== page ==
Repositories, Reviewed

24 Sep

Over the last two weeks, I’ve describe my online resources, and voiced a concern that my assets may not have a permanent home. This concern led me to explore online repositories specific to biology. What, I wondered, is already out there?  The answer is, quite a lot!  In only a few minutes of searching, I hit on a couple of sites with more resources than I had time to explore.

If you subscribe to HAPS-L, the list serve for HAPS, then you’re already aware of the LifeSciTRC (previously the Archive of Teaching Resources, http://www.lifescitrc.org/),  a wonderful service hosted by APS, the American Physiological Society (http://www.the-aps.org/).  In fact, APS is currently offering a program for undergraduate educators (the deadline has been extended!). You can check it out, and apply to be a LifeSciTRCScholar, at http://www.the-aps.org/LifeSciTRCScholars.  The repository at LifeSciTRC maintains a moderated list of links to online resources that are hosted by various other organizations.  The resources are organized into collections, a feature that will facilitate searching for just the right animation or case study for your  course.  There is also a wealth of metadata, including user comments, associated with these collections.  And, this is the home of the HAPS Institute course projects, which includes my product of the cadaver course a few years back. You can find a link to my project, along with a few comments, at http://www.lifescitrc.org/resource.cfm?submissionID=2938.

While the TRC repository jump-started this blog entry, I didn’t want to stop there. I found a wonderful resource at  www.hippocampus.org.  This site is hosted as part of the NROC project (http://theNROCproject.org).  This project is non-profit, funded in part by The William and Flora Hewlett Foundation and the Bill and Melinda Gates Foundation, and supported by members. You can get on their email list through a link on the website.  While a lot of the assets there currently are not for A&P, perhaps HAPS members can contribute resources to change that!

Finally, I found a lovely list of links at the Learning Objects Repository at Texas A&M University – Corpus Christi (https://iol.tamucc.edu/repositories.html ).  The first link on the page is Merlot, which is one I was vaguely familiar with, but hadn’t visited much in the past.  I could get lost exploring animations of how mosquitoes sense their meals!  You can check out the biology resources of Merlot at http://biology.merlot.org/materials.html.  Membership is free, and once a member, you can create your own resources.  I hope to find more time to explore this soon!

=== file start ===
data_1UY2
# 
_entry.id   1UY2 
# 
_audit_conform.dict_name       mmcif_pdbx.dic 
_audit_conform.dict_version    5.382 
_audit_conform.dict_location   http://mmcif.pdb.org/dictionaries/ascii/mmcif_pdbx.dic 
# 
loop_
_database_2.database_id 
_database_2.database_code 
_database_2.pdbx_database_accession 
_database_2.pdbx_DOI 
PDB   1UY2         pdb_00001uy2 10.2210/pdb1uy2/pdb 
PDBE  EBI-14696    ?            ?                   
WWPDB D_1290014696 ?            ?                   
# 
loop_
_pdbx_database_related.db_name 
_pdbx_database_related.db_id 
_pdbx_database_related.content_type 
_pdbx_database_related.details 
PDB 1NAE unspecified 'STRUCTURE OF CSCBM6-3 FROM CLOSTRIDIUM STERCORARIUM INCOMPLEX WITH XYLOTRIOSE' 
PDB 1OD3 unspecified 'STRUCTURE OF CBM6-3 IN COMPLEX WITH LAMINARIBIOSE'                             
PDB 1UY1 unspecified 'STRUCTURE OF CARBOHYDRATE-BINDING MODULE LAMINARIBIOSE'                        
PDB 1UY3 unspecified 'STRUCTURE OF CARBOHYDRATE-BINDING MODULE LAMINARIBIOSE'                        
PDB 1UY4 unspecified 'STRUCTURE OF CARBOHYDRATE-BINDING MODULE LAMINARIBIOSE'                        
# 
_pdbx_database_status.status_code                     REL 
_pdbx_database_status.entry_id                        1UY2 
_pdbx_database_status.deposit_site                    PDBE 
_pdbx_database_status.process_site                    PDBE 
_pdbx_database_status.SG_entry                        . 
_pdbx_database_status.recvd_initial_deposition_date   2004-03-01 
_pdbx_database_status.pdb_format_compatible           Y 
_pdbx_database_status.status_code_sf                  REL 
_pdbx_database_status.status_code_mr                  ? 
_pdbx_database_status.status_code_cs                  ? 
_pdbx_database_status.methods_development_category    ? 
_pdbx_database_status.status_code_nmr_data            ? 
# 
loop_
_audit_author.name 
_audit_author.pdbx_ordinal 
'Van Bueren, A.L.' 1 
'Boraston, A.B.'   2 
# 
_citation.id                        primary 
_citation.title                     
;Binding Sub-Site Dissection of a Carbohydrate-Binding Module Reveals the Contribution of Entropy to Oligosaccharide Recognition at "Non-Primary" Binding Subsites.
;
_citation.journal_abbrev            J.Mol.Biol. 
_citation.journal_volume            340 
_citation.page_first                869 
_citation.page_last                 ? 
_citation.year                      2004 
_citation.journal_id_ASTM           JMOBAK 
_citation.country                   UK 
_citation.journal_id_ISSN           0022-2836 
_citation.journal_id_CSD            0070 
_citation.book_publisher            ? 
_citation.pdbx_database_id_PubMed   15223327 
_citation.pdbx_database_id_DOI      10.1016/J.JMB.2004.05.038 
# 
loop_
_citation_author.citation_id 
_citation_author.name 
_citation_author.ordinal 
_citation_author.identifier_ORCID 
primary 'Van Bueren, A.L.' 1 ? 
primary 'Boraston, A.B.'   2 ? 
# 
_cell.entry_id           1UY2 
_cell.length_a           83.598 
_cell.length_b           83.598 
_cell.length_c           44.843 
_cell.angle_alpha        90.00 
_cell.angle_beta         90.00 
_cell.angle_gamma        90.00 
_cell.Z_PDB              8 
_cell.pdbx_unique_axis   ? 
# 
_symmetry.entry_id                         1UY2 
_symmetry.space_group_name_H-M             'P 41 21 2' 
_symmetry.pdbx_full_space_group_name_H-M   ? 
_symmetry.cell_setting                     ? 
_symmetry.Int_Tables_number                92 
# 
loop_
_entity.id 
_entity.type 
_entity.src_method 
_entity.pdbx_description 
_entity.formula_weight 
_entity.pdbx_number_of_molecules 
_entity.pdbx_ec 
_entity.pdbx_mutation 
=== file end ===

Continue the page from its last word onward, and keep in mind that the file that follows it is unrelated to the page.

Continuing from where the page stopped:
Other links at the TAMU-CC site include the National Science Digital Library and MIT’s Open Courseware. This list is not specific to biology, but it wasn’t difficult to find sites I wanted to visit.

So, this week, I leave you with this: what online repositories do you use? Whether you are uploading or downloading, please share!

(Featured image courtesy Pam Gregory; image of Dr. Lynn Gray and Dr. Betsy Ott, as seen inverted through fresh lenses dissected from cow eyes)

-Dr. Betsy Ott
President-elect

3 Responses to “Repositories, Reviewed”

  1. Pat Bowne September 25, 2014 at 9:32 am #

    This article showed up right after yours — it’s about a new kind of repository. I don’t know a thing about it but it seemed relevant to the discussion.
    https://www.insidehighered.com/audio/2014/09/25/learning-object-repository-actually-gets-used-believe-it

    I’ll have to look at the ones you listed! Thanks for hunting them up.

    • Betsy Ott September 28, 2014 at 3:05 pm #

      Thanks, Pat! This new LOR is Canvas Commons, and as a Canvas user (it’s our college LMS), I look forward to exploring what it has to offer.

  2. Betsy Ott October 30, 2014 at 7:01 am #

    Here is a recent article about OERs and faculty perception and use of them: http://www.ecampusnews.com/top-news/faculty-oer-report-494/

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